Crisp said of the Predators, “When we first came here we thought we’d get 8,000 people. Then we got up to 10,000 and 12,000 and suddenly you’re saying sellouts. Now, not that you’re blasé about it, but you almost take a sellout now for, ‘Okay, that’s good.’ Sean and Jeff don’t take it for granted, but a lot of people do. Now we get 15,000 or 16,000, people are like, ‘Hey, what happened? What’s going on here?’”
“Our goal is pretty simple – it’s to sell out every game. If I ever said that before, people would laugh,” Henry said. “But wouldn’t it be something if we did?”
On top of the sellout streak, the Predators didn’t lose any sponsors during the lockout, and this season they had their highest season ticket renewal in team history. Of the many who asked for refunds during the lockout, close to 95% are back on board, according to Henry.
That says a lot for how far this city has come in supporting hockey. It’s further evidence that people in this city feel a special connection to the team.
“There’s a buy-in from these fans,” Daunic said. “Once you’re in it seems like you’re going to be in there for a while. Very few people check out once they get emotionally attached to this team.”
The Predators have also proven that times are changing when it comes to retaining star players. If Shea Weber, Pekka Rinne and Ryan Suter had all been marquee free agents in the same off-season five years ago, the team may have been lucky to keep one. They kept two, and they were right there financially for Suter’s services.
“We’re not the same old Predators,” Henry said. “We’re no longer going to draft a guy, have him come up through Milwaukee, play really well, be an emerging star, make an All-Star team and then go play for Philadelphia. It’s not going to happen. A player may leave, but it’s not going to be because of money. That’s a big deal.”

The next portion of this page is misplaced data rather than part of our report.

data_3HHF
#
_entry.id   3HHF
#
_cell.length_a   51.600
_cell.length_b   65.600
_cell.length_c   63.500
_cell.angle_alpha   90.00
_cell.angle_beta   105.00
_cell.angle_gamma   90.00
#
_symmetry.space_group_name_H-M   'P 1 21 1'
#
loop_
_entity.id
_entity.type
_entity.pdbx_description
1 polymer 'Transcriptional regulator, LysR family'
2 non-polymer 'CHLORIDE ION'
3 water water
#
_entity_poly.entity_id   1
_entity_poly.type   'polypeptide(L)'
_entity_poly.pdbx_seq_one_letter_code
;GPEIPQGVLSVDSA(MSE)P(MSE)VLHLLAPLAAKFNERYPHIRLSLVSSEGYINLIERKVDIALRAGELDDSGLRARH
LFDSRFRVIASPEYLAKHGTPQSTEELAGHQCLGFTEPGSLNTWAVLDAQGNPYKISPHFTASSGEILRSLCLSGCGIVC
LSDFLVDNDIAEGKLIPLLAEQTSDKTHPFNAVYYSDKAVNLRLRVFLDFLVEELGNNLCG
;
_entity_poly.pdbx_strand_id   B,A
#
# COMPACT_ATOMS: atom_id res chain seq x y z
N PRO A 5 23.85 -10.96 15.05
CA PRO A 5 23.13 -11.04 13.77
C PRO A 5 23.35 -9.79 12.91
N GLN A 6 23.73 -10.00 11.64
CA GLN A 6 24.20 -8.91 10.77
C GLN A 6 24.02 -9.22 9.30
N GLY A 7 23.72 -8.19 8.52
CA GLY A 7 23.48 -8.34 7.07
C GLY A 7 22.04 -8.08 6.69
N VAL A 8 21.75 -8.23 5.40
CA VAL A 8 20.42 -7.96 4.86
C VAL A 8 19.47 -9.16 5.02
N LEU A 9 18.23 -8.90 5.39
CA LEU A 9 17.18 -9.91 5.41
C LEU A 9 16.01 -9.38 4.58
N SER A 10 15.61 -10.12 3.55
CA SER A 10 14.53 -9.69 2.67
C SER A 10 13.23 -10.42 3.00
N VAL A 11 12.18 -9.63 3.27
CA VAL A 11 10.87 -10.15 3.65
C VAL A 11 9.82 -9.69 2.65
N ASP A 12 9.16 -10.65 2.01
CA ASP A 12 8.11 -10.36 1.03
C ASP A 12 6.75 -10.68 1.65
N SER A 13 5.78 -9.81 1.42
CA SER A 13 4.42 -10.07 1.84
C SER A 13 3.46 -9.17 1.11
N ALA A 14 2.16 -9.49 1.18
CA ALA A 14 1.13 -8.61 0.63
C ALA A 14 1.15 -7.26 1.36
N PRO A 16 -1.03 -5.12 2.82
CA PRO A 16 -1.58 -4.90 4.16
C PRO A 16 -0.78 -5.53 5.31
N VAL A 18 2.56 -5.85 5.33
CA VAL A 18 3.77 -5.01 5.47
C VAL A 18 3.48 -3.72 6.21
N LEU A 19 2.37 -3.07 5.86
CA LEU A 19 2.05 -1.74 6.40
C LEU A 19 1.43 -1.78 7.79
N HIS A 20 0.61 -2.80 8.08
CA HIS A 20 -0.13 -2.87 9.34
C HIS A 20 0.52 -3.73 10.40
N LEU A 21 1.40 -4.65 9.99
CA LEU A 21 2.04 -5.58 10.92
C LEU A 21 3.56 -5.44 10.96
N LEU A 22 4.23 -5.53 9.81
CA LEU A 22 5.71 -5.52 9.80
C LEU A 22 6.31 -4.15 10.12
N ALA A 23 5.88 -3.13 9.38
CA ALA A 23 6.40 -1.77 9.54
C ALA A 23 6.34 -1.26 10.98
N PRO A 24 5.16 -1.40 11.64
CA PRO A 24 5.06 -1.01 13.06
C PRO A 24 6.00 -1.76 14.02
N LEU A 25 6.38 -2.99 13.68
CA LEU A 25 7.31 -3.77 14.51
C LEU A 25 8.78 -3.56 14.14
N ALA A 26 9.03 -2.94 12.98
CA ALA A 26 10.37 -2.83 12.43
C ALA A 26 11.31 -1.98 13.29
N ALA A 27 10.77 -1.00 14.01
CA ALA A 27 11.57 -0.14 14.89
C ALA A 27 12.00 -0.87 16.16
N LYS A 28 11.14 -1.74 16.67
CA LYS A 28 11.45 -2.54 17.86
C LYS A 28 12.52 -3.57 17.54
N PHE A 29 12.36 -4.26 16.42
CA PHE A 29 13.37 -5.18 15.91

Nashville was named New York Times’ “it” city due to a number of factors. Broadway is a magnet to tourists, while the new monster convention center will print money for the city once it’s open. It also doesn’t hurt that ABC’s TV show ‘Nashville’ has become a hit, and the town’s southern hospitality is icing on the cake.
The Predators are Nashville’s “it” team for some of the same traits.
Every spring the team inches closer to a Stanley Cup, while Smashville has become “the place to be” in this city 41 nights a year. There also is a substantial “it” factor that has people coming back, just like the city itself. When they experience a Predators game for the first time, they get lost in the atmosphere and the music and the game and the entertainment – and suddenly, there’s no looking back. They’re hooked.
“My wife and I found something to be invested in with the team – not only financially, but emotionally and socially. We’ve made lifelong friends because of our love of the team,” Delph said.
The city caught Preds Fever during the 2011 playoffs – the franchise’s breakthrough moment – and it hasn’t let go.
“It’s good to be at a place where people want to be,” Henry said.
“It’s cool to be cool.”